Taub Institute: Genomics Core
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TaubCONNECT Research Perspectives:
August 2018

A Multi-Omic Atlas of the Human Frontal Cortex for Aging and Alzheimer's Disease Research

Philip De Jager, MD, PhD, MMSc

The Religious Order Study (ROS) and the Memory and Aging Project (MAP) are two prospective studies of aging that recruit older individuals without known dementia and include (1) detailed cognitive, neuroimaging and other ante-mortem phenotyping and (2) an autopsy at the time of death that includes a structured neuropathologic examination. They were designed to be used in joint analyses to maximize sample size, and for data and sample sharing, and are jointly referred to as "ROSMAP". Cataloguing multi-omic data in all of the ROSMAP subjects regardless of their disease trajectory can provide insight into the molecular events that contribute to aging-related cognitive decline. Taub faculty member Dr. Philip De Jager has been collaborating with the ROSMAP investigators over the past decade, and he has opened a new dimension to these important studies by generating large-scale molecular data from the brains of these subjects. These efforts started with the generation of genetic data and rapidly progressed to yield the most deeply characterized set of aging human brains.

A summary of these efforts was recently published in Scientific Data: Dr. De Jager and colleagues from Taub, along with Dr. David Bennett (Rush Alzheimer Disease Center) and others, report the creation of "A multi-omic atlas of the human frontal cortex for aging and Alzheimer's disease research." This atlas was created from the systematic profiling of the dorsolateral prefrontal cortex obtained from a subset of autopsied individuals enrolled in ROSMAP. They include over 3,322 subjects. The present manuscript outlines the first generation of data, including genome-wide genotypes (n=2,090), whole genome sequencing (n=1,179), DNA methylation (n=740), chromatin immunoprecipitation with sequencing using an anti-Histone 3 Lysine 9 acetylation (H3K9Ac) antibody (n=712), RNA sequencing (n=638), and miRNA profile (n=702).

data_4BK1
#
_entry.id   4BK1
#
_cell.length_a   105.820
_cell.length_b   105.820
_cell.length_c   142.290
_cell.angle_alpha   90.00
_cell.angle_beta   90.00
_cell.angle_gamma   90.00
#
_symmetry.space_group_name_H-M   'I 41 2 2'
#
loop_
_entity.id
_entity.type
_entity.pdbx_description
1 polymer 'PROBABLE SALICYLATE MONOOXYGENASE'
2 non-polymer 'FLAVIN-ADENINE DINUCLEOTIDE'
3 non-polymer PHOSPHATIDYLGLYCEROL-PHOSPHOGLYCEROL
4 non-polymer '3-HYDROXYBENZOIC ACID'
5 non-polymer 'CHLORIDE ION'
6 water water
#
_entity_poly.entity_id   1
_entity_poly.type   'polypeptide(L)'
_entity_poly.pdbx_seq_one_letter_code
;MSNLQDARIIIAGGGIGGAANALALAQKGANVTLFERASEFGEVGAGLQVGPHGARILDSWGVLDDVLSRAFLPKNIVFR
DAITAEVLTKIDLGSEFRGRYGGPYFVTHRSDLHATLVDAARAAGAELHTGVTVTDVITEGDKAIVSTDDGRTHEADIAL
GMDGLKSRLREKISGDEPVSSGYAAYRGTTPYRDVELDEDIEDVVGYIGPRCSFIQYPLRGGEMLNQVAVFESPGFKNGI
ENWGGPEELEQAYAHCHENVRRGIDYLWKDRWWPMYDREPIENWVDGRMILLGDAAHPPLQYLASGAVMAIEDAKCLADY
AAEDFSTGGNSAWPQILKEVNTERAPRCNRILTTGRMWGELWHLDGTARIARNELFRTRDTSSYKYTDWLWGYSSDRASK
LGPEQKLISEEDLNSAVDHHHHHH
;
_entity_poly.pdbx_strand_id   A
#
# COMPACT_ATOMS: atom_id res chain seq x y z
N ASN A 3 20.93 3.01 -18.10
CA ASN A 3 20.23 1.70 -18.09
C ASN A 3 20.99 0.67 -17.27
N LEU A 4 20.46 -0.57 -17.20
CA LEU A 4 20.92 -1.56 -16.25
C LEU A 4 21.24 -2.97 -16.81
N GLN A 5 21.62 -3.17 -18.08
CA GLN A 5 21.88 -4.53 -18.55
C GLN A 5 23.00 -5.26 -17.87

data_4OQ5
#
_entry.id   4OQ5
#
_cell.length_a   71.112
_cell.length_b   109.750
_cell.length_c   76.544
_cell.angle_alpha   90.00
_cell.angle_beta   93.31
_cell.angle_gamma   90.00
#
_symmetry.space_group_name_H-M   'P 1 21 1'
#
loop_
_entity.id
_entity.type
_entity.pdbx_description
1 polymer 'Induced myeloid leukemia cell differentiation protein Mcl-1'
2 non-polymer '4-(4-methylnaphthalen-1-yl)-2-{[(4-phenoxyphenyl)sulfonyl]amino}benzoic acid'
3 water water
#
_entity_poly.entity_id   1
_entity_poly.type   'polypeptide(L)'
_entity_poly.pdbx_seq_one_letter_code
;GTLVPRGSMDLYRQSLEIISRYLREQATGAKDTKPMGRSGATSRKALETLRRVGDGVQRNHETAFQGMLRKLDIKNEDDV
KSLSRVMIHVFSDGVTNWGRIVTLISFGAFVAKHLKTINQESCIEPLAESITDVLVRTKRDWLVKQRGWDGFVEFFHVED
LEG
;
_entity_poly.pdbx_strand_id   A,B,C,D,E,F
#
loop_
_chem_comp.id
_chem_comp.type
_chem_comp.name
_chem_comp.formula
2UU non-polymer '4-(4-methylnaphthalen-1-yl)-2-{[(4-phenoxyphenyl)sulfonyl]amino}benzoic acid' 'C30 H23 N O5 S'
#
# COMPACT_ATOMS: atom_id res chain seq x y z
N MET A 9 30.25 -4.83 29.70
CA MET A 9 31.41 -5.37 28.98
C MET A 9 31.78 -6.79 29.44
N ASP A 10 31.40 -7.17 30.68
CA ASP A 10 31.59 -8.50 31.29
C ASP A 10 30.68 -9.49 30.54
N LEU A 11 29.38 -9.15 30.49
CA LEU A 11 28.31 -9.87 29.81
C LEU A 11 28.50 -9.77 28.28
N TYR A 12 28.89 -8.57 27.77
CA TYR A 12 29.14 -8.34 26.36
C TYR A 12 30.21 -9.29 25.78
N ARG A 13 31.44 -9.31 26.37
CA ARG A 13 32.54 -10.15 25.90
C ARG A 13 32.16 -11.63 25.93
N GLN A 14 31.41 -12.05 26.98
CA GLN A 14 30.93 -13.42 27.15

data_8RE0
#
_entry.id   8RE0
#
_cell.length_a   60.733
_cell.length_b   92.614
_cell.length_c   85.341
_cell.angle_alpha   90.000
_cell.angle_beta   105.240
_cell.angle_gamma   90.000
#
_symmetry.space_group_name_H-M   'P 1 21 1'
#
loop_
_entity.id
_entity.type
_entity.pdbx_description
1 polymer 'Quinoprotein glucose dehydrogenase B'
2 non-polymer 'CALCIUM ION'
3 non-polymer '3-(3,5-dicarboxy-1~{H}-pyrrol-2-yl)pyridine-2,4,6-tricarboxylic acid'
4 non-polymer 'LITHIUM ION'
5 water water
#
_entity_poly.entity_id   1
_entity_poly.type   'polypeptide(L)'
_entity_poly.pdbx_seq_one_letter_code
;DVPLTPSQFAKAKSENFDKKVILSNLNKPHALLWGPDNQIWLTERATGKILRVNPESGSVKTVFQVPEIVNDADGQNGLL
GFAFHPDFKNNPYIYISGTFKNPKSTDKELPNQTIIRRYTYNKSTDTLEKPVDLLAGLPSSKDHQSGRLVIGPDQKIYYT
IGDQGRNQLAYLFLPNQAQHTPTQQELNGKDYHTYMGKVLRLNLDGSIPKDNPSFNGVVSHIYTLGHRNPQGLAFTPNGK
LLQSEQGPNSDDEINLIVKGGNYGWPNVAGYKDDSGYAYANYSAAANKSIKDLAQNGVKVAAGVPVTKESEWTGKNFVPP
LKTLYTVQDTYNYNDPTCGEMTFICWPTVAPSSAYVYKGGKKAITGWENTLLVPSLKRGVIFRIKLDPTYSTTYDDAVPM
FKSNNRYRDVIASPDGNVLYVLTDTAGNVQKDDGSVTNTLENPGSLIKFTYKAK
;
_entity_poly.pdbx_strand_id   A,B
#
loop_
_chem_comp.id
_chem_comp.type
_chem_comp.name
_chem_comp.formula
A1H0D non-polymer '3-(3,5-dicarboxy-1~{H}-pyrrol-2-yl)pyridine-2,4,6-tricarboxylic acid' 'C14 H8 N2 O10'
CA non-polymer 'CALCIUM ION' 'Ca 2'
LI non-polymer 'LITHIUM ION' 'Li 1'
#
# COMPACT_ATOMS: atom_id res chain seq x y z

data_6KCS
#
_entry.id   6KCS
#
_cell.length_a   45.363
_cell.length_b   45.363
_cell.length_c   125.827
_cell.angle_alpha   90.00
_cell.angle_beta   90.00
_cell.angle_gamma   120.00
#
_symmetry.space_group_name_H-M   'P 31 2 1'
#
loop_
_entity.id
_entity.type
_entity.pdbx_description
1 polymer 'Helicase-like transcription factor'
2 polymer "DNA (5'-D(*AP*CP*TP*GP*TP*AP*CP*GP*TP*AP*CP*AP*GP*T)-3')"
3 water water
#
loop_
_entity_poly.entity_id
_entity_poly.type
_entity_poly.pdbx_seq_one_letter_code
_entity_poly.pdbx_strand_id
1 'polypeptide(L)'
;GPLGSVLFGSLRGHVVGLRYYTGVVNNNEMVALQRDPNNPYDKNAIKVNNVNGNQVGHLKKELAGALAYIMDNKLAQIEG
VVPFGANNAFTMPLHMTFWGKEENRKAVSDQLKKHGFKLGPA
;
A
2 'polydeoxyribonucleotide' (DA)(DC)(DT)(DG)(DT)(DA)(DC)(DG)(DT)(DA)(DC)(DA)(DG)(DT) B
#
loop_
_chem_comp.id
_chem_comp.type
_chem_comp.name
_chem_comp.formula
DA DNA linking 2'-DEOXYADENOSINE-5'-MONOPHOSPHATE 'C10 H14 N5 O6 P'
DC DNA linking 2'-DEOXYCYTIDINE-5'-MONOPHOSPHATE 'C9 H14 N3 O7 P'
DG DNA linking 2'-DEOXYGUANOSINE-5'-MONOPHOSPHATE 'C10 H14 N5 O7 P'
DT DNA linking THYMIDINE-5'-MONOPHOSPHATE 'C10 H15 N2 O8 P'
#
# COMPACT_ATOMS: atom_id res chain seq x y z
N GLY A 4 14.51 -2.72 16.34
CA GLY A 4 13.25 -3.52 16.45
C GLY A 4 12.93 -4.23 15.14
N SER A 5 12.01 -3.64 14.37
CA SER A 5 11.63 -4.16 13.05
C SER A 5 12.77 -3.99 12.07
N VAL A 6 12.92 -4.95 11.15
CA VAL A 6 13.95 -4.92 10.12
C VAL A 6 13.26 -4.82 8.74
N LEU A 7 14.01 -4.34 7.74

"The data described in this report represent data that exist today and are available to all investigators on Synapse," explains Dr. De Jager and colleagues. "Numerous additional layers of data, including proteomic and metabolomic data, from tissue samples and purified cell populations are being produced and will become available as the data are finalized. We look forward to this large set of molecular and phenotypic data being repurposed by the neuroscience and other communities of researchers."

Philip De Jager, MD, PhD, MMSc
Weil-Granat Professor of Neurology (in the Taub Institute, the Precision Medicine Initiative, and the Center for Translational and Computational Neuro-immunology)

An Alzheimer's Linked Loss-of-Function CLN5 Variant Impairs Cathepsin D Maturation Consistent with a Retromer Trafficking Defect

Yasir H. Qureshi, MD      
Yasir H. Qureshi, MD   Scott A. Small, MD    Christiane Reitz, MD, PhD

Lysosomal storage diseases (LSDs) are a group of inherited disorders that typically cause neurodegeneration early in life. Recent observations suggest that genetic variants that cause one type of LSD, Gaucher's disease, can act as a risk factor for developing Parkinson's disease. This observation also suggests that genes that cause other LSDs might act as risk factors for other late-onset neurodegenerative disorders, notably Alzheimer's disease (AD).